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Higher education postcard: Birmingham City University

This week's card from Hugh Jones’ postbag shows an institution with a deserved place in the annals of academic freedom
This article is more than 1 year old

Hugh Jones is a freelance HE consultant. You’ll find a daily #HigherEducationPostcard if you follow him on Twitter.

Greetings from Birmingham! This is the School of Arts, Birmingham, which had its origins in 1843, and became part of what is now Birmingham City University.

Full disclosure: I’m a governor of BCU and very proud of the institution!

A tale of twelve colleges

Like many civic universities, it is the product of several – at least twelve, on my count – formerly distinct specialist colleges, which have been brought together. And our story starts in 1843, with the establishment of the Birmingham Government School of Design, which was supported by the Royal Birmingham Society of Artists. In 1877 this was taken over by Birmingham Town Council and in 1885 it moved into its iconic buildings – shown on the card – on Margery Street. This was, it is said, the UK’s first municipal school of art.

In 1909 it expanded to include architecture amongst its subjects – this was recognised by the Royal Institute of British Architects in 1923.

College two is the Birmingham School of Music, which was founded in 1886. It grew from the music-related programmes of the Birmingham and Midland Institute, which had been established in 1854 and which continues to thrive today. The school remained attached to the Institute until 1963, when it became independent.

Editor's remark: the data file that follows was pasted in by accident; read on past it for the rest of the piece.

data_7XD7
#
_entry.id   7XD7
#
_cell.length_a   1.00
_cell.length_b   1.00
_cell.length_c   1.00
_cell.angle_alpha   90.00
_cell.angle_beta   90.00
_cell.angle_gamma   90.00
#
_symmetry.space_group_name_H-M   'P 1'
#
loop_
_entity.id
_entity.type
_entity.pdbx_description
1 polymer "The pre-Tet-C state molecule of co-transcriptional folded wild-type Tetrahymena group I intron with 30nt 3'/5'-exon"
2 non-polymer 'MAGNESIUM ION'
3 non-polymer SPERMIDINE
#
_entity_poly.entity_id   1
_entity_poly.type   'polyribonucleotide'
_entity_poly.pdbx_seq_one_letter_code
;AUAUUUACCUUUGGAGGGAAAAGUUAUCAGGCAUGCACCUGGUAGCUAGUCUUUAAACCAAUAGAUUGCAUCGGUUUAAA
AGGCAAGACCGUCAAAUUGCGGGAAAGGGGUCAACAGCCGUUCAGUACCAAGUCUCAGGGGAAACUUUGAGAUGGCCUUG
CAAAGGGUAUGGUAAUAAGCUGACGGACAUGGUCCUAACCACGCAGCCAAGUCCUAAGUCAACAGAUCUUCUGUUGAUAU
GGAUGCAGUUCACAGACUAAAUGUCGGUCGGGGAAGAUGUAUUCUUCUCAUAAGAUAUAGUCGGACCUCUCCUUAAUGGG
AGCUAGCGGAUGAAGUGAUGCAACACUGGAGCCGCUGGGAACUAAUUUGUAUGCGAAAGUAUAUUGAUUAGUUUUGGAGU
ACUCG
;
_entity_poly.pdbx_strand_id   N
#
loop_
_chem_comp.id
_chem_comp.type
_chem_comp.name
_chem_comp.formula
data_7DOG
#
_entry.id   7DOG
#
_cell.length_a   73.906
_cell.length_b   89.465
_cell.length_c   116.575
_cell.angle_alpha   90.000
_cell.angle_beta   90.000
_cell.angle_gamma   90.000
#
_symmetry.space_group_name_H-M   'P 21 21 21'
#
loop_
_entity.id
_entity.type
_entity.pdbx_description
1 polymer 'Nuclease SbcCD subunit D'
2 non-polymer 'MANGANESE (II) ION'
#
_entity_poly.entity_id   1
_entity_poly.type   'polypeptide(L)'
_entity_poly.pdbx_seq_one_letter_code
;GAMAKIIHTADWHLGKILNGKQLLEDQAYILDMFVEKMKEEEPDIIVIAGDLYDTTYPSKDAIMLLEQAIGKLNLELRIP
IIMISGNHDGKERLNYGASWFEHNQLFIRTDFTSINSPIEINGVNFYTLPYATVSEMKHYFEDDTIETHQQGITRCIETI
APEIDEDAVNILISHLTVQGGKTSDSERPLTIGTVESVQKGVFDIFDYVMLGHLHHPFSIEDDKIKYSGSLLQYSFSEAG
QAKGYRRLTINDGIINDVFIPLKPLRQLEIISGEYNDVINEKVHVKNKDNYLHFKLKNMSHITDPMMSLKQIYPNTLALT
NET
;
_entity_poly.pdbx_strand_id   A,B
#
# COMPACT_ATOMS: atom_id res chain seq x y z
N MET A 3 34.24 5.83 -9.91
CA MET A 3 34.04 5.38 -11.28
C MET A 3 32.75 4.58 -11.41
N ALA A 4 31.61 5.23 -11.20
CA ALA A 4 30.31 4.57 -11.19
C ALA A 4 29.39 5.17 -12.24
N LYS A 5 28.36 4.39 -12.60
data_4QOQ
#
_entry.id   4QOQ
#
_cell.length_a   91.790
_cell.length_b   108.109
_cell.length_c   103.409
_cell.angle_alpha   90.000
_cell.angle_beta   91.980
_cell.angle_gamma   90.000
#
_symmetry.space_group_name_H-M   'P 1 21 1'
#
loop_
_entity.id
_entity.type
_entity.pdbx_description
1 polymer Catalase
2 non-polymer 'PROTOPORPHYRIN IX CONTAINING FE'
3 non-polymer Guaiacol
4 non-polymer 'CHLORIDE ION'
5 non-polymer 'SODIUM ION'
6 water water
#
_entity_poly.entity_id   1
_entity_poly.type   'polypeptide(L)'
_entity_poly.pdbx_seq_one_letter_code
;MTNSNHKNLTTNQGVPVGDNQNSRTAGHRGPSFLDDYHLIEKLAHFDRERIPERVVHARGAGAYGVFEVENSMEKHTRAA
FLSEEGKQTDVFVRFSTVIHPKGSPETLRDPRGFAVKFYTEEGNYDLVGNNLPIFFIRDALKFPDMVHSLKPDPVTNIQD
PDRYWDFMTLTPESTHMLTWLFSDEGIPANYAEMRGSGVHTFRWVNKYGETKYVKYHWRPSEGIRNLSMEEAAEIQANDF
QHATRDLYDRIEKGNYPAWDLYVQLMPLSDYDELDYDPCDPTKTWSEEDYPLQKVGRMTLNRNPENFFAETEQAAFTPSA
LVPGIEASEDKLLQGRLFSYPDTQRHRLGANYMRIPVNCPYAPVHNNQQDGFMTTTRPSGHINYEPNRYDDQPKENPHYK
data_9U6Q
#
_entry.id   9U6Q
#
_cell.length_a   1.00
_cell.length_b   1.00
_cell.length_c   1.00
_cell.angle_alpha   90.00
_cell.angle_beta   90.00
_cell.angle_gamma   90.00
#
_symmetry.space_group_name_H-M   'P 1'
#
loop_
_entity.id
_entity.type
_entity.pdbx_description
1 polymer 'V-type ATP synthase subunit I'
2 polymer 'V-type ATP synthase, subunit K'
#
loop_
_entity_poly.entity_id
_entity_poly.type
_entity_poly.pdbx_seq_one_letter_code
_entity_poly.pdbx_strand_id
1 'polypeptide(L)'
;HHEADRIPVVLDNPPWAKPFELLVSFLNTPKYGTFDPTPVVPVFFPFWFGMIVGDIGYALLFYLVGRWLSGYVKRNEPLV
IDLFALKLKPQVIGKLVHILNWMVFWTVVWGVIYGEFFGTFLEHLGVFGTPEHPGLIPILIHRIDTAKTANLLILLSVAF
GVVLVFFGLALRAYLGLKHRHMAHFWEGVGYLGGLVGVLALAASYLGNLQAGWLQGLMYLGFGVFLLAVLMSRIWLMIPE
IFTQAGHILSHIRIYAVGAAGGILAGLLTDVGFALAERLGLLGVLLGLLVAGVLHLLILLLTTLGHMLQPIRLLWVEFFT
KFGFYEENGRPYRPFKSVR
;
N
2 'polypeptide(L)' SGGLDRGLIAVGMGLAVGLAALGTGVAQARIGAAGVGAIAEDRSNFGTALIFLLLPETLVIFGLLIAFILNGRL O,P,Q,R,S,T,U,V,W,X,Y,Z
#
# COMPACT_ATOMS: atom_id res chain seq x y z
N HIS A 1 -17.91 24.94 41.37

College three is the Birmingham College of Commerce. This was established by 1916 as an offshoot of the Birmingham Municipal Technical School which, like the School of Music, grew out of the Birmingham and Midland Institute. (The Birmingham Municipal Technical School was also the forerunner of Aston University.)

College four is the South Birmingham Technical College which opened in 1961; and College five is the Aston Technical College (not to be confused with Aston University) which opened in 1966 and which changed its name the next year to North Birmingham Technical College.

I hope you’ve been paying attention, because now we get to do some drawing together of threads.

In 1971 Birmingham Polytechnic was created, bringing together these five colleges: the School of Art, the School of Music, the College of Commerce, and the South and North Birmingham Technical Colleges. The polytechnic was headquartered in Perry Barr, where North Birmingham Technical College had been building a new campus, but retained sites across the city.

Now we need to add some more institutions into the mix.

College six is Anstey Physical Training College, founded in 1897 as a private college for women. This, wrote its founder, Rhoda Anstey, offered education in

…Educational Gymnastics, Medical Gymnastics, Anatomy, Physiology, Hygiene, Dancing, Swimming and Games and … [aiming to] prepare girls to take up the work of Physical Education in Schools.

This became the Anstey College of Physical Education in 1949, and was taken over by Staffordshire County Council in 1955.

College seven is the City of Birmingham College of Education, which was founded in 1948 as one of the emergency teacher training colleges. (These were established post-war as a first response to an acknowledged need to increase the number of teachers. The National Advisory Council on Training and Supply of Teachers (NACTST) was set up in 1948 to enable a more settled approach.)

College eight is the Bordesley College of Education, founded in 1963 as a day training college for women teachers.

All of these institutions joined the Birmingham Polytechnic in 1975: this was in line with government policy which encouraged rationalisation of local-authority-controlled colleges into larger units.

Now let’s have institution nine – the Bourneville School of Art. This opened in the early twentieth century as part of the Bourneville model village. In 1988 it merged with Birmingham Polytechnic.